Free or low-cost higher education is typical in most of Europe.

In Germany, tuition is a mere fraction of what American students pay. But with Germany, which has been taking heat for pushing austerity measures that have unnecessarily constrained the economy, leading on this important issue it, brings hope that we can keep building the momentum in the U.S.

And it’s beginning. In Connecticut, Gov. Dannel Malloy has unveiled a plan that will help folks who are already burdened with student debt. His plan calls for state tax breaks for interest on student loans, but more importantly, it would create an authority in the state that would allow students to refinance their debt at market interest rates. Additionally, he’s working to create the Connecticut Financial Aid Pledge, which would offer assistance to help qualifying Connecticut students graduate without debt.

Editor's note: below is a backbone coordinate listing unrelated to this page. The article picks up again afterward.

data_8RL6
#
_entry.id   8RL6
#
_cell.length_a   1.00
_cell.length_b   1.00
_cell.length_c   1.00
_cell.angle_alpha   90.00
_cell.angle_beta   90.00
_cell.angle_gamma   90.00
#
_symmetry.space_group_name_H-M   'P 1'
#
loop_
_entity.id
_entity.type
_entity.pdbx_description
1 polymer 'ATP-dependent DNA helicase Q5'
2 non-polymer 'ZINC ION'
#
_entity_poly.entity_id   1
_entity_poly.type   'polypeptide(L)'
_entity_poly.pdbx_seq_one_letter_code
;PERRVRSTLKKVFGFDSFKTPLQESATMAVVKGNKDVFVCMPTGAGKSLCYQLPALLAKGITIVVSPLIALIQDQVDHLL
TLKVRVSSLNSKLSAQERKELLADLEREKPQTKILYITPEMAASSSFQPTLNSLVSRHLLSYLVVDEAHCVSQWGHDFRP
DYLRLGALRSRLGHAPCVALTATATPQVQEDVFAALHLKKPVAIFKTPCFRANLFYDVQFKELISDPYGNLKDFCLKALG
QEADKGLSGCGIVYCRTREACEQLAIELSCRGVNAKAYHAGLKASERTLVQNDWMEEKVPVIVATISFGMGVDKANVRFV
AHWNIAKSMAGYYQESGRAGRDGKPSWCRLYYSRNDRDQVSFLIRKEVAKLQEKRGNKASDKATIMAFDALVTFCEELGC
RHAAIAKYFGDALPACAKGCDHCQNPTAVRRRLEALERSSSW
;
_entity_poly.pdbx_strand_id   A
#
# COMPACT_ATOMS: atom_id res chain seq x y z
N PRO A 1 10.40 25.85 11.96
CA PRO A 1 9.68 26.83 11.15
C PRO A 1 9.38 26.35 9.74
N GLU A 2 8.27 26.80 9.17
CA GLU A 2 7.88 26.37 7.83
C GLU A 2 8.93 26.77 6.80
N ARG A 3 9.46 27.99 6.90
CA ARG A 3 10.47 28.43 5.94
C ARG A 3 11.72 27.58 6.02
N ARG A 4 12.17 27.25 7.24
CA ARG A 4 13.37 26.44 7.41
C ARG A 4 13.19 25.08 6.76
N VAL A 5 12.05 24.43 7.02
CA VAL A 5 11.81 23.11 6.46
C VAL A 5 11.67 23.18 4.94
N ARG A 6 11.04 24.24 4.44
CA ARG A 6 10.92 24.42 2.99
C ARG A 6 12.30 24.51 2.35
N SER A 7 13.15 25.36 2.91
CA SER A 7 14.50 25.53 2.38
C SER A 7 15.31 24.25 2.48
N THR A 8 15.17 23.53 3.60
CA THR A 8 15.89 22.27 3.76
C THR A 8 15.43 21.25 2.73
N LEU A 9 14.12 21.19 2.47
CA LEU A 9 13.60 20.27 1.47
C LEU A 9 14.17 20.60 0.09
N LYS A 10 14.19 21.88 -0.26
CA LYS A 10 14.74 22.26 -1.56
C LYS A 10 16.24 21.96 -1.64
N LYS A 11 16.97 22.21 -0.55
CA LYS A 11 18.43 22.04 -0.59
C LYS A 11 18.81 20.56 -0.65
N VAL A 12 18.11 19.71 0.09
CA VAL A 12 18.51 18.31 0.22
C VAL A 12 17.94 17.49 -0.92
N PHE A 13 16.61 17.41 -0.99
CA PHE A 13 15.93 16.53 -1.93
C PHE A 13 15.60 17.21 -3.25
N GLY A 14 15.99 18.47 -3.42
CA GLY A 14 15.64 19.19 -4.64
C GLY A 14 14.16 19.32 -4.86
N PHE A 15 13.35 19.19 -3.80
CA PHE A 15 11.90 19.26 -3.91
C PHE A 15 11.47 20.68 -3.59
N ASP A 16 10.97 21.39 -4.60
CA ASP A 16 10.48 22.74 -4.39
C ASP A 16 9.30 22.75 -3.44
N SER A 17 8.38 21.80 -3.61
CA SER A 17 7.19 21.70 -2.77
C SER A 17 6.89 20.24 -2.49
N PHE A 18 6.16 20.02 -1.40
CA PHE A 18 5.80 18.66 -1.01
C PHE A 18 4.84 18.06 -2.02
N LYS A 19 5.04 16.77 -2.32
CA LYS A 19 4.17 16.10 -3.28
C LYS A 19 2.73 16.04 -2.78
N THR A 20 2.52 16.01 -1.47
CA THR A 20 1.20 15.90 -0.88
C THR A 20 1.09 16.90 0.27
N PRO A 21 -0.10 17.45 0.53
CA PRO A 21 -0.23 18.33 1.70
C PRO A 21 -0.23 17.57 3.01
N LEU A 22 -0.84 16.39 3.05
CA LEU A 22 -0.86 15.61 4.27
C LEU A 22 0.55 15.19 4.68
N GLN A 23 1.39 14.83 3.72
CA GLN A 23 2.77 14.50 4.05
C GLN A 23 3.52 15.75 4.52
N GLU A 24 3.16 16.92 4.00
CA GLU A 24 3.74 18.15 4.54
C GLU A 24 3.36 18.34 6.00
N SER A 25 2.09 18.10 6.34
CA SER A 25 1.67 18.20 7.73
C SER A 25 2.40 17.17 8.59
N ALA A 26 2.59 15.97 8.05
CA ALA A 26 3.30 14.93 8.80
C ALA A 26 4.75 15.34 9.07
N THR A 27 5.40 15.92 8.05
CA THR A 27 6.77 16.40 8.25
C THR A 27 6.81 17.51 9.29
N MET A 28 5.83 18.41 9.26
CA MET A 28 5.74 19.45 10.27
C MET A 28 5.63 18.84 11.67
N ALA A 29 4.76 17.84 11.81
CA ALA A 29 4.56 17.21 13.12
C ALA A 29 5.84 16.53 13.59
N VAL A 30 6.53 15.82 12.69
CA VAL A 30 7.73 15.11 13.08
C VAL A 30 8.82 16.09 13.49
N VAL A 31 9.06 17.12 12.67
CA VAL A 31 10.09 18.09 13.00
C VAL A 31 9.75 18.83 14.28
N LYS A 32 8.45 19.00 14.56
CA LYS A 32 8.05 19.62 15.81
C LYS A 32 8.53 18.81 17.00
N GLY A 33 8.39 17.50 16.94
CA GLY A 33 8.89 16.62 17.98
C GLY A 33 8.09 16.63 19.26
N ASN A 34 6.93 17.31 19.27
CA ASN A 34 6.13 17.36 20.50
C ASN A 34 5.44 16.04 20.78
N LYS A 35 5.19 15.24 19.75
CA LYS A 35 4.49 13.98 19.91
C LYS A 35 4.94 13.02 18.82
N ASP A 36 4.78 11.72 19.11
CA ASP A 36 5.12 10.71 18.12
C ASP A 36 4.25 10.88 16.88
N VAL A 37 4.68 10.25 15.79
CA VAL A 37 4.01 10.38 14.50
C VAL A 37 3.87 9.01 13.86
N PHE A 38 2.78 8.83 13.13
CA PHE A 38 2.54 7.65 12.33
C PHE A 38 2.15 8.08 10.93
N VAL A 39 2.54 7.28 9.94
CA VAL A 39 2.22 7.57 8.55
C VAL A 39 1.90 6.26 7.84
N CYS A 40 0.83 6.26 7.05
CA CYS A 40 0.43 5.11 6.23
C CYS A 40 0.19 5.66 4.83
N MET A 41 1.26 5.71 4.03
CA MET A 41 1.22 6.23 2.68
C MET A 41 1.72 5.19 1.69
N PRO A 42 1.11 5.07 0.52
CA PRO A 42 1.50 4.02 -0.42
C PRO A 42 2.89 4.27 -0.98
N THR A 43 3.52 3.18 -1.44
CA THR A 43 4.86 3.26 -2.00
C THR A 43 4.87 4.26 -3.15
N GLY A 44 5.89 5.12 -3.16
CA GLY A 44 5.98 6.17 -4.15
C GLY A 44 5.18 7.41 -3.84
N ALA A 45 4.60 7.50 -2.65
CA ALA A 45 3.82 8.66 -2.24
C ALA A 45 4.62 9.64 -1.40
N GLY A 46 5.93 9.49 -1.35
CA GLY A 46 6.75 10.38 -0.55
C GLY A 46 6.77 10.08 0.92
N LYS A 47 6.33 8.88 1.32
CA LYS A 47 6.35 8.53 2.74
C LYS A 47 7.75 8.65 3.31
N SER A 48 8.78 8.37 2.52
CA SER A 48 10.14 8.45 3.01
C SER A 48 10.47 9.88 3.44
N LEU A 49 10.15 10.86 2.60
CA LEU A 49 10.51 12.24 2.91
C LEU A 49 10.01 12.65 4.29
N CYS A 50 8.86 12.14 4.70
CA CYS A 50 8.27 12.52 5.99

This is a step in the right direction, but the U.S. is still miles away from the free college tuition. Students, teachers unions, and communities have been working for nearly ten years in Germany to win free schooling. Here in the states it’s just recently risen to be part of the national conversation.

Nascent coalitions like the Higher Ed Not Debt that the Alliance works alongside, will continue to push for fully funded education, and to ensure that our young people don’t enter the workforce carrying student debt. We need other states to step up to the table to match and beat this proposal.